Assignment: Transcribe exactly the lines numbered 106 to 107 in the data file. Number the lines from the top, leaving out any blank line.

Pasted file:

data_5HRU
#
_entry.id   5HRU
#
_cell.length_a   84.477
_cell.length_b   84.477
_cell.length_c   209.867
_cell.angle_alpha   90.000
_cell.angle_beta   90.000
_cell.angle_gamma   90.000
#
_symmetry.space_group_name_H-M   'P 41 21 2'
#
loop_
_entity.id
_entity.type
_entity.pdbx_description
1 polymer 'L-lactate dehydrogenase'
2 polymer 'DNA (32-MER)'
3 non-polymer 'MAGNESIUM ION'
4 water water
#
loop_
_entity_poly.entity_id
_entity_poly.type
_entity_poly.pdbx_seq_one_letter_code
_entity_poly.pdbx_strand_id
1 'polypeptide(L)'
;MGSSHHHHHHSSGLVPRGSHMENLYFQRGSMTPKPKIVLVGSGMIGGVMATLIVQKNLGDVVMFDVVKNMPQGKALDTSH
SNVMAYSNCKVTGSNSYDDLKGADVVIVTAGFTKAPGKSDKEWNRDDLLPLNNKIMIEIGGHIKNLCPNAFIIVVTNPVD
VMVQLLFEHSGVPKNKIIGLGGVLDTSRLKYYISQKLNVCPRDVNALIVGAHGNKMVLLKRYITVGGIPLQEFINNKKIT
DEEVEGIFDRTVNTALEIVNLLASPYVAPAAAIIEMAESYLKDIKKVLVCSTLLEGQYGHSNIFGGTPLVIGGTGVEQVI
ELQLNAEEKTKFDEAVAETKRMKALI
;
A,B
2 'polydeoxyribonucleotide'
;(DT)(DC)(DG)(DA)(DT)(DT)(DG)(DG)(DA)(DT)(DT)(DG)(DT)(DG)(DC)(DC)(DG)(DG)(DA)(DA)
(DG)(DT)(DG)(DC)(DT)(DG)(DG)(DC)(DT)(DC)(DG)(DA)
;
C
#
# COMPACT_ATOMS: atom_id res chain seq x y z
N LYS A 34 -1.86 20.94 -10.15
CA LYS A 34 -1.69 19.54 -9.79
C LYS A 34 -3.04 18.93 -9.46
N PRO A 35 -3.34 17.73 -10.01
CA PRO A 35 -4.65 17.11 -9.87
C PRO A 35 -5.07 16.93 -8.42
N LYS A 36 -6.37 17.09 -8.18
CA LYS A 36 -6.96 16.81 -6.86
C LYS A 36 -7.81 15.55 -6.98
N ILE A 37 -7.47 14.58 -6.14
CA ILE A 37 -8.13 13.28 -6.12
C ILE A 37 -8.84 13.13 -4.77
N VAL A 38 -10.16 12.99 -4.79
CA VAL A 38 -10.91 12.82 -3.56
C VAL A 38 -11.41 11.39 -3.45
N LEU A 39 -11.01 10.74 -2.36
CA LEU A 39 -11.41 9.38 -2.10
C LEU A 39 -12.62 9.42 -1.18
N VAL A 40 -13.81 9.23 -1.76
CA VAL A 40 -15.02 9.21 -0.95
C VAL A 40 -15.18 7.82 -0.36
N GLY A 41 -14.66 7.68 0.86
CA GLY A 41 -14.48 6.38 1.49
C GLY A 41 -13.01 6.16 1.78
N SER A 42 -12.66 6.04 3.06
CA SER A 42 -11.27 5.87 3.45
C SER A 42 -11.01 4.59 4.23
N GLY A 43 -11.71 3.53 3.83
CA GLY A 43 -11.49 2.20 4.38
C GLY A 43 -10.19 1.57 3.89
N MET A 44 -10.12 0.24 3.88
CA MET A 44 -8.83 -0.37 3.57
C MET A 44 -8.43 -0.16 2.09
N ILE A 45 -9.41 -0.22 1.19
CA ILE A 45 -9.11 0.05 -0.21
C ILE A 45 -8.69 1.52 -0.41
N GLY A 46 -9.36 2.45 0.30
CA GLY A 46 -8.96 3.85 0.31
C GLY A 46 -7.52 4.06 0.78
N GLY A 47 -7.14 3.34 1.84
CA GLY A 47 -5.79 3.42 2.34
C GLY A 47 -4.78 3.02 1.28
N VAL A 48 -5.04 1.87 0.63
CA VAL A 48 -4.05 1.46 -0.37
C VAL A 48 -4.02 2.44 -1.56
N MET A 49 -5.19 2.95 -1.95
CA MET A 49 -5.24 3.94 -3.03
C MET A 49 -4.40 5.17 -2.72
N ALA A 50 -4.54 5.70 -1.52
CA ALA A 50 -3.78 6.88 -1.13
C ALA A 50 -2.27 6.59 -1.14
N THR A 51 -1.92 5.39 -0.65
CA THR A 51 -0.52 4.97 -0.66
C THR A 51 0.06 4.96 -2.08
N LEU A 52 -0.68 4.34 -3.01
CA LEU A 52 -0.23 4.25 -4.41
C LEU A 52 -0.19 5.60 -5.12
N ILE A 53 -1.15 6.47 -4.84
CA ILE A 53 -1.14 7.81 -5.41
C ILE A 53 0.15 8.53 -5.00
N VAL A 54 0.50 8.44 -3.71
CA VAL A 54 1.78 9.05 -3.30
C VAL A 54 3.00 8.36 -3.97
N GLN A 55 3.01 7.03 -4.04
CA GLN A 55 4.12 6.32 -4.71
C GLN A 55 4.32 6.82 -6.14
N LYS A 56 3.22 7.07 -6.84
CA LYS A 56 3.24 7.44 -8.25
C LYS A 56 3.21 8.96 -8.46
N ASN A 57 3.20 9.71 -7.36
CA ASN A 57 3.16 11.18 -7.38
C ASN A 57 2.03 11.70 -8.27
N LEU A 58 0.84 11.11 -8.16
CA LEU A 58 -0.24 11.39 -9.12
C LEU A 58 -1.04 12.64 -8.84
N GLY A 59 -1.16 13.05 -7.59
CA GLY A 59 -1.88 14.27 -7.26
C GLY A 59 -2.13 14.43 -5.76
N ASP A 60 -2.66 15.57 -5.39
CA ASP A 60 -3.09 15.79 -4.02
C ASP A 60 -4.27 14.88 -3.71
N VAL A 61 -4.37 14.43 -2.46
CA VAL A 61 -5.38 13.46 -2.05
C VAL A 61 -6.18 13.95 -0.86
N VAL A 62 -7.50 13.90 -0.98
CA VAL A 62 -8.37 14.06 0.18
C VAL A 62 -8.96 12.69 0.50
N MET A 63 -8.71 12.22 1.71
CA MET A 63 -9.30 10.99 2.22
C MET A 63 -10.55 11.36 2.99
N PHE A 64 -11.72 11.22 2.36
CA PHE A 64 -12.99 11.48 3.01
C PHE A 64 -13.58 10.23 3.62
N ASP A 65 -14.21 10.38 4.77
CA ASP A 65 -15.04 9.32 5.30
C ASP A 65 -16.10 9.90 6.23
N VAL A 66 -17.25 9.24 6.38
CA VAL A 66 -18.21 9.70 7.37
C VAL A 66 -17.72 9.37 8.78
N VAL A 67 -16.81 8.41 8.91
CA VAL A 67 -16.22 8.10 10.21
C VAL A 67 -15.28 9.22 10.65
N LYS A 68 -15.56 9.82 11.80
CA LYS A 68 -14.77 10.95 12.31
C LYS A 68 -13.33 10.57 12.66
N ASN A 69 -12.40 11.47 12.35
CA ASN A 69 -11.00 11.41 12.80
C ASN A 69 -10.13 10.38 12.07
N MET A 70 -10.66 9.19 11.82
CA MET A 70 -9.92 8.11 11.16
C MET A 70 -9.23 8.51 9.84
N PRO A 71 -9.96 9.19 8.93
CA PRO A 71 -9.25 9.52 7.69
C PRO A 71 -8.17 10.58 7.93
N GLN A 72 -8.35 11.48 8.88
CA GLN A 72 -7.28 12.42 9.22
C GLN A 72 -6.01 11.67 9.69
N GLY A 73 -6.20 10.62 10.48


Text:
N GLN A 55 3.01 7.03 -4.04
CA GLN A 55 4.12 6.32 -4.71